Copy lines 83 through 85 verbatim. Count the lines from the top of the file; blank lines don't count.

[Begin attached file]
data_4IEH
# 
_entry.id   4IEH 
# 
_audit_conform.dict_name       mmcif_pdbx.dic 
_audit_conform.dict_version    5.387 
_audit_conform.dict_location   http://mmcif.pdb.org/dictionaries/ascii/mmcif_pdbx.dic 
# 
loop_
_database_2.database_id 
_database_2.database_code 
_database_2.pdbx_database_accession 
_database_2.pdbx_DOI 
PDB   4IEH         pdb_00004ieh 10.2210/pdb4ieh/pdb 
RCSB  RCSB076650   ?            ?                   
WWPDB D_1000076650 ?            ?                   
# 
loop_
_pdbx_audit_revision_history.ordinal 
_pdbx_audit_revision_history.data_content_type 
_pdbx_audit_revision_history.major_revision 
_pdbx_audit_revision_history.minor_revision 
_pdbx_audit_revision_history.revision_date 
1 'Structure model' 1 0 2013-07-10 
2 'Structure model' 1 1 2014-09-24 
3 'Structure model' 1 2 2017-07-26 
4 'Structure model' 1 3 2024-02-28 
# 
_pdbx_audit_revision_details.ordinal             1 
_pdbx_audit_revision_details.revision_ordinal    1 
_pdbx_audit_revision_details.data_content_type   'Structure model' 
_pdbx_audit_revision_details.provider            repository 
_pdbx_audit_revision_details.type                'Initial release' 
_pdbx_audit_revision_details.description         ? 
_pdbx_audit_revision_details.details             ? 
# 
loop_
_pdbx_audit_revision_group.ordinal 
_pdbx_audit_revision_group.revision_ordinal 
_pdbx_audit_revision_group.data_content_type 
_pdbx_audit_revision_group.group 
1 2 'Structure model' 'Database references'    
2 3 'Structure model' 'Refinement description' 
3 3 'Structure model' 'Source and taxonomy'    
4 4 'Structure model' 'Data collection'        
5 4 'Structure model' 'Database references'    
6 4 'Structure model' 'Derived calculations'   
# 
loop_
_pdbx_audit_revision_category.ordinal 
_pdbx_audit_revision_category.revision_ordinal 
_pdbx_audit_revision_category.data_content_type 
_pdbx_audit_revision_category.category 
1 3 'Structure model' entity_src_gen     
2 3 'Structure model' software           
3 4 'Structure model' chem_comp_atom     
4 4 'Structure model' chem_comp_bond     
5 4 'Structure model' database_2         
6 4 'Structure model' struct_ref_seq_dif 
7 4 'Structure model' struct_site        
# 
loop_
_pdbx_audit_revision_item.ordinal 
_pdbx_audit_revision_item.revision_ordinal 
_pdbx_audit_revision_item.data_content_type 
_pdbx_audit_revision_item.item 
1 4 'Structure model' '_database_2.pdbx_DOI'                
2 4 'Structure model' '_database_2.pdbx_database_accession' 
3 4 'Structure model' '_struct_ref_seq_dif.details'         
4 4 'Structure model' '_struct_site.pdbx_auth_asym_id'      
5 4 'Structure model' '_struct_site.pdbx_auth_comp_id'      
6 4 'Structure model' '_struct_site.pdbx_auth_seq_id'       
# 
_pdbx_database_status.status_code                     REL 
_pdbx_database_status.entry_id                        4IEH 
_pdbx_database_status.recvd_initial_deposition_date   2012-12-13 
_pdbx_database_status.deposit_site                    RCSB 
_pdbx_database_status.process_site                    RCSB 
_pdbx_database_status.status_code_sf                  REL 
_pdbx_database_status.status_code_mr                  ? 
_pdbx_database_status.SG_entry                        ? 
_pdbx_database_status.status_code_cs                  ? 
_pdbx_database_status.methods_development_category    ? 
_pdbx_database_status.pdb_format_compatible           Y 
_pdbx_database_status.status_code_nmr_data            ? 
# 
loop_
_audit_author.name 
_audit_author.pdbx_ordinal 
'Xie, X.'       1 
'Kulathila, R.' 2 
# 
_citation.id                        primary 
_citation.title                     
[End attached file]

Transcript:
_pdbx_database_status.methods_development_category    ? 
_pdbx_database_status.pdb_format_compatible           Y 
_pdbx_database_status.status_code_nmr_data            ? 